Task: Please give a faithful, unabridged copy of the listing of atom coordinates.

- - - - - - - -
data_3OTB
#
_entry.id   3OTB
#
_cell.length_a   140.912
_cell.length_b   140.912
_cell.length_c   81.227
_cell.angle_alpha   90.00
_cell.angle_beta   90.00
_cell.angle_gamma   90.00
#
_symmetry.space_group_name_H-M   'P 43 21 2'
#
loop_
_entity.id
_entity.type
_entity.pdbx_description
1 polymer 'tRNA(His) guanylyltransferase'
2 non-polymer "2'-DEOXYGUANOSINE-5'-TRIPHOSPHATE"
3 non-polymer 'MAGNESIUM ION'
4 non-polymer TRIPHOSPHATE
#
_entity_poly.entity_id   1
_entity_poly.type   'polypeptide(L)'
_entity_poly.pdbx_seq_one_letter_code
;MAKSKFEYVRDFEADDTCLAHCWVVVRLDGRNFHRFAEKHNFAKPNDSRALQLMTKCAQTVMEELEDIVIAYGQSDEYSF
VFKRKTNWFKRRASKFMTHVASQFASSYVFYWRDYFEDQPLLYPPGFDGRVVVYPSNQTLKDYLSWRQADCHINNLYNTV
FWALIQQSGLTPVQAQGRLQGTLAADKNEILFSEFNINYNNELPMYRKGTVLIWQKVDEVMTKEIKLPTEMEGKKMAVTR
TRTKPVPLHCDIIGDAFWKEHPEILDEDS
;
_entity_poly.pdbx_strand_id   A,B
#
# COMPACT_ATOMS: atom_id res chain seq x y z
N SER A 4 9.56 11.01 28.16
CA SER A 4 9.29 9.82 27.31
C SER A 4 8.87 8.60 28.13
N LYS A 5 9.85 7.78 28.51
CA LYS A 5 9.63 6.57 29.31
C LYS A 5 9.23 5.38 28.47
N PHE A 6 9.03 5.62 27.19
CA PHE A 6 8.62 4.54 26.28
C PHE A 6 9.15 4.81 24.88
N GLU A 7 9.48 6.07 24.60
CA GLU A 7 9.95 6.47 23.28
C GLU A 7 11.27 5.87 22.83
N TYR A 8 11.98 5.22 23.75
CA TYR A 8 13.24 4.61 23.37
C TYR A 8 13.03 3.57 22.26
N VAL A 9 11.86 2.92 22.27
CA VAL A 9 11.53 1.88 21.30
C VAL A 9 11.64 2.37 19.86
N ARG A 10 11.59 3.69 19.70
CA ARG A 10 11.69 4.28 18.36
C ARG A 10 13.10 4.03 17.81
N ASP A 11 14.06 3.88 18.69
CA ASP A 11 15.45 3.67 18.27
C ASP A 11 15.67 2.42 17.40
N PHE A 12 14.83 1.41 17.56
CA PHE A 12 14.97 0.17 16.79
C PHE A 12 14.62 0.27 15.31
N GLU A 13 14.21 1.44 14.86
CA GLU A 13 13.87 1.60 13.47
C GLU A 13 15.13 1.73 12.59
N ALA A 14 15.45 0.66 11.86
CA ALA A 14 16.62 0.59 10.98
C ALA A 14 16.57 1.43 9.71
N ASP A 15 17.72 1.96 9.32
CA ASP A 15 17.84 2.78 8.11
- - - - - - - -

data_3OTB
#
_entry.id   3OTB
#
_cell.length_a   140.912
_cell.length_b   140.912
_cell.length_c   81.227
_cell.angle_alpha   90.00
_cell.angle_beta   90.00
_cell.angle_gamma   90.00
#
_symmetry.space_group_name_H-M   'P 43 21 2'
#
loop_
_entity.id
_entity.type
_entity.pdbx_description
1 polymer 'tRNA(His) guanylyltransferase'
2 non-polymer "2'-DEOXYGUANOSINE-5'-TRIPHOSPHATE"
3 non-polymer 'MAGNESIUM ION'
4 non-polymer TRIPHOSPHATE
#
_entity_poly.entity_id   1
_entity_poly.type   'polypeptide(L)'
_entity_poly.pdbx_seq_one_letter_code
;MAKSKFEYVRDFEADDTCLAHCWVVVRLDGRNFHRFAEKHNFAKPNDSRALQLMTKCAQTVMEELEDIVIAYGQSDEYSF
VFKRKTNWFKRRASKFMTHVASQFASSYVFYWRDYFEDQPLLYPPGFDGRVVVYPSNQTLKDYLSWRQADCHINNLYNTV
FWALIQQSGLTPVQAQGRLQGTLAADKNEILFSEFNINYNNELPMYRKGTVLIWQKVDEVMTKEIKLPTEMEGKKMAVTR
TRTKPVPLHCDIIGDAFWKEHPEILDEDS
;
_entity_poly.pdbx_strand_id   A,B
#
# COMPACT_ATOMS: atom_id res chain seq x y z
N SER A 4 9.56 11.01 28.16
CA SER A 4 9.29 9.82 27.31
C SER A 4 8.87 8.60 28.13
N LYS A 5 9.85 7.78 28.51
CA LYS A 5 9.63 6.57 29.31
C LYS A 5 9.23 5.38 28.47
N PHE A 6 9.03 5.62 27.19
CA PHE A 6 8.62 4.54 26.28
C PHE A 6 9.15 4.81 24.88
N GLU A 7 9.48 6.07 24.60
CA GLU A 7 9.95 6.47 23.28
C GLU A 7 11.27 5.87 22.83
N TYR A 8 11.98 5.22 23.75
CA TYR A 8 13.24 4.61 23.37
C TYR A 8 13.03 3.57 22.26
N VAL A 9 11.86 2.92 22.27
CA VAL A 9 11.53 1.88 21.30
C VAL A 9 11.64 2.37 19.86
N ARG A 10 11.59 3.69 19.70
CA ARG A 10 11.69 4.28 18.36
C ARG A 10 13.10 4.03 17.81
N ASP A 11 14.06 3.88 18.69
CA ASP A 11 15.45 3.67 18.27
C ASP A 11 15.67 2.42 17.40
N PHE A 12 14.83 1.41 17.56
CA PHE A 12 14.97 0.17 16.79
C PHE A 12 14.62 0.27 15.31
N GLU A 13 14.21 1.44 14.86
CA GLU A 13 13.87 1.60 13.47
C GLU A 13 15.13 1.73 12.59
N ALA A 14 15.45 0.66 11.86
CA ALA A 14 16.62 0.59 10.98
C ALA A 14 16.57 1.43 9.71
N ASP A 15 17.72 1.96 9.32
CA ASP A 15 17.84 2.78 8.11